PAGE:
Fuel shortages in recent weeks have caused a rapid loss of control over fleet running costs, says FleetCheck.

Peter Golding, managing director at the fleet management software company, said that because company car and van drivers were often being forced to buy fuel where they could get it, their employers were having to pay whatever prices were being asked.

He explained: “Petrol and diesel prices had already been rising rapidly before the onset of the fuel crisis and, since then, have only increased further. There have been some reports that prices are at an eight-year high.

“Most well-managed fleets have fuel policies that are designed to minimise costs, for example by specifying certain types of outlet or using a fuel card, but those measures have very much gone out of the window and there has been a rapid loss of control.

“We can see, for example, that company car and van drivers at some of our software users have been buying fuel from motorway services, which would generally be almost unknown. Presumably, they’ve been unable to get petrol and diesel anywhere else.

“It’s probably not an exaggeration to say that some fleets will have seen their pence per mile fuel costs increase by a 25% over the last year.”

In addition, Peter said, there was evidence that some fuel outlets had been profiteering in the wake of shortages.

“There are certainly reports of prices at individual fuel outlets that provoke a sharp intake of breath. While this might be the product of an understandable supply and demand situation, it still leaves a nasty taste. There has to be a high degree of trust between fleets and their regular suppliers, even when it comes buying petrol or diesel.”

He also pointed to advice from FleetCheck’s affinity partner for petrol and diesel purchasing, Wex Europe Services, operators of the Esso fuel card, suggesting that there were actions that fleets could take to manage the fuel situation.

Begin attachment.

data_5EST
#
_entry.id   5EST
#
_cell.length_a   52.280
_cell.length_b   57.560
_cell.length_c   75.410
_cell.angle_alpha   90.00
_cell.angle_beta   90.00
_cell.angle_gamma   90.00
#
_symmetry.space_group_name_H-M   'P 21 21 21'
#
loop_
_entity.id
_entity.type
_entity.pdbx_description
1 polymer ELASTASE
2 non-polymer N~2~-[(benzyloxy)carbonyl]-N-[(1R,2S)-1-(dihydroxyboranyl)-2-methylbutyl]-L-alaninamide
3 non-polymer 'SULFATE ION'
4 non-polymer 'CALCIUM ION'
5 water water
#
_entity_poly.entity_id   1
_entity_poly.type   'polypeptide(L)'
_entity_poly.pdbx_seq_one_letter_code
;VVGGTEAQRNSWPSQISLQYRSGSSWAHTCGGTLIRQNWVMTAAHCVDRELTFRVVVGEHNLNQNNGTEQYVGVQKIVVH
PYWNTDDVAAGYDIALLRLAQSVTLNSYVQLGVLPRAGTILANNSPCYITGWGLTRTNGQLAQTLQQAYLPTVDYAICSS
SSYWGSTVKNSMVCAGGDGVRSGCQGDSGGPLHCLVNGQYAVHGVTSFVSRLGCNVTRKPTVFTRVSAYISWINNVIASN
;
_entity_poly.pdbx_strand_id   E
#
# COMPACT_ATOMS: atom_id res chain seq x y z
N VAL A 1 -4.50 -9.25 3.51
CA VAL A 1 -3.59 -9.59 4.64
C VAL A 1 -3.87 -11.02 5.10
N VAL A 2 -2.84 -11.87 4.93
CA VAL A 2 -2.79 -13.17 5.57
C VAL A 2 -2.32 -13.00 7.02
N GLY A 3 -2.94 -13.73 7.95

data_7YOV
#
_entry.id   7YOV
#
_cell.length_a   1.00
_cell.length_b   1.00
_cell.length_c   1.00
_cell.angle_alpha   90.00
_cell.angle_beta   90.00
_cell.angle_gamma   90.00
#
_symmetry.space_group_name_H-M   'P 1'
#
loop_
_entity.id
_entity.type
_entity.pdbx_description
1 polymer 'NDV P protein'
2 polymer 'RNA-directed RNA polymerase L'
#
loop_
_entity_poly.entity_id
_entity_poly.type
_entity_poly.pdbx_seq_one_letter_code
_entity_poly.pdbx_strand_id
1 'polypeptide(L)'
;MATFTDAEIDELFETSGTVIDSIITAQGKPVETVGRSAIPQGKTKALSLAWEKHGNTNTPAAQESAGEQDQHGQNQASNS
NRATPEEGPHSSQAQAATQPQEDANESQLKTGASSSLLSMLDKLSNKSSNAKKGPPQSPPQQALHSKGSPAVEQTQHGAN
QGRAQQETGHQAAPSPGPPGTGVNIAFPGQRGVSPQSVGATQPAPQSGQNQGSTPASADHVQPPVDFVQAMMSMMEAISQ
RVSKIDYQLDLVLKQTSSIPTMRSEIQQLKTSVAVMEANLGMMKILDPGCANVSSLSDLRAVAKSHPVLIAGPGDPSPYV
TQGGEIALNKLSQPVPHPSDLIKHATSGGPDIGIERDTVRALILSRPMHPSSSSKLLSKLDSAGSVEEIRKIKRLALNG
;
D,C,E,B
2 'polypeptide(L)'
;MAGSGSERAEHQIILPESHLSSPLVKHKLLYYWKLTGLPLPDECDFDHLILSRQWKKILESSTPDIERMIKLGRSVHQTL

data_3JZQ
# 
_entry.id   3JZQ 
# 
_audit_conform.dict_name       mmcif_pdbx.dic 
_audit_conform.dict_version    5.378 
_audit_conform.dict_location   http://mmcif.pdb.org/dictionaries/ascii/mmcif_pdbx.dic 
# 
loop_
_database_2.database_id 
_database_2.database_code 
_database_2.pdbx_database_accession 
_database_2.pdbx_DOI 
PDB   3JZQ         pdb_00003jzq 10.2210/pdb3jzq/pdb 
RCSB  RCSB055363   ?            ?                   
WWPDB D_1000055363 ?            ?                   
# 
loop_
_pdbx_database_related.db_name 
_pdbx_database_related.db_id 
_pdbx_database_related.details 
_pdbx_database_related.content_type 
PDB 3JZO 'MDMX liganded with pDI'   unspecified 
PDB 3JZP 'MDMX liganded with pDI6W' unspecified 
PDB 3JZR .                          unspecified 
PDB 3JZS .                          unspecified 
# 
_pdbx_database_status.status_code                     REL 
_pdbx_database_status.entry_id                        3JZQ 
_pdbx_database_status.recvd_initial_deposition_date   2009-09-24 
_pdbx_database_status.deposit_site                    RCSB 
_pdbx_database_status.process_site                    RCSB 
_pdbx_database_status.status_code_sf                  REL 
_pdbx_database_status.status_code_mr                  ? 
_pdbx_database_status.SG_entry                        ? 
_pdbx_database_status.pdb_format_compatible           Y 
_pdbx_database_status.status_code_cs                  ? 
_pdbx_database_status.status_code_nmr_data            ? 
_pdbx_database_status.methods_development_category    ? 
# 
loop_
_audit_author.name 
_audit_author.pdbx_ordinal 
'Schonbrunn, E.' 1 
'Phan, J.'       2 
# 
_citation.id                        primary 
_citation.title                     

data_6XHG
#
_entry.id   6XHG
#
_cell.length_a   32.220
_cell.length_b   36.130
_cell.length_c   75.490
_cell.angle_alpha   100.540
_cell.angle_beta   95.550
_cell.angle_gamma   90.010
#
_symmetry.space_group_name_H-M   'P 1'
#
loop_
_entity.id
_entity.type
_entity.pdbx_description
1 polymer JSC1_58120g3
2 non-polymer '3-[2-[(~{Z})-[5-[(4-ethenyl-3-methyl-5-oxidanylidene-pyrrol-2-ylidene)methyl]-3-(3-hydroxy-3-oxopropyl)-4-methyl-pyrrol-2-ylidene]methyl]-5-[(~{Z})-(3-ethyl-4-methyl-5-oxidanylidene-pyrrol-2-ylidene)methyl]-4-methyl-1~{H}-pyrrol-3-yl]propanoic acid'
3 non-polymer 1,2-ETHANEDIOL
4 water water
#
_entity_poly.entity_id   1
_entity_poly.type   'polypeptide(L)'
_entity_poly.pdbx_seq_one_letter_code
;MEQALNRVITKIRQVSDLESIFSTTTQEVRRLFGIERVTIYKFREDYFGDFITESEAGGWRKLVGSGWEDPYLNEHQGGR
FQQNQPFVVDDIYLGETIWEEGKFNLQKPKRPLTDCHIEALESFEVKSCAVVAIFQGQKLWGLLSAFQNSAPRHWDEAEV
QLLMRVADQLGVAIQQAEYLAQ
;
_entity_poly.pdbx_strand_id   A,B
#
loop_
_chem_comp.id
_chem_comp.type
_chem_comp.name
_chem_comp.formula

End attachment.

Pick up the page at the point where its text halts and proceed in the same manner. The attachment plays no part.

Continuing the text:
“This is something that can be proactively tackled. Users of fuel cards will tend to have access to preferential fuel rates, for example, as well as being provided with more information about fuel availability. Telematics also has a potentially important role to play in ensuring that employees are driving in a style that helps to maximise fuel economy.”

Additionally, FleetCheck last week issued a five point guide to fleets designed to help them maximise fuel use while the crisis was underway.

Peter said: “The reaction we’ve had to this has been good. What we are seeing now is that the fuel crisis has become very regionalised. In some areas, it appears to be over while, in others, there is still queueing going on. Where shortages persist, fleets have been very receptive to this guidance.”

The five-point plan is:

1. Encourage more economical driving. Ask employees to drive smoothly by accelerating and braking gently, taking maximum notice of what is happening on the road ahead. Change up early and, as always, stick to the speed limit or lower – drive at 70mph and you’ll use up to 9% more fuel than at 60mph and up to 15% more than at 50mph, according to the AA. always

2. Explain to drivers how to prepare their vehicles. Some simple steps can have a positive impact on fuel consumption. Remove roof racks or other heavy items from vehicles that don’t need to be carried. Only use power-hungry devices such as air conditioning and rear window demisting when needed. Tyre pressures should checked as they can have a significant effect. Also, don’t leave the vehicle running before use.

3. Measure your fuel use. A large number of fleets simply don’t know how much fuel they use overall, per driver or per vehicle. The easiest way to put a monitoring system in place is to buy all petrol and diesel through specialist fuel cards. You can then access the data collected as software-generated reports.

4. Analyse your fuel data. Fleet software provides the means to analyse the information you have gathered – enabling you to identify drivers and vehicles that are not achieving the kind of fuel consumption that you expect.

5. Don’t be afraid to challenge employees. The single largest factor affecting fuel economy in the real world is driver behaviour. A disparity in fuel economy of more than 30% is not unusual between drivers in identical vehicles on similar routes. Let drivers know that they are being monitored, especially if you are using telematics, and talk to those who seem to be using excess fuel, and offer help and advice.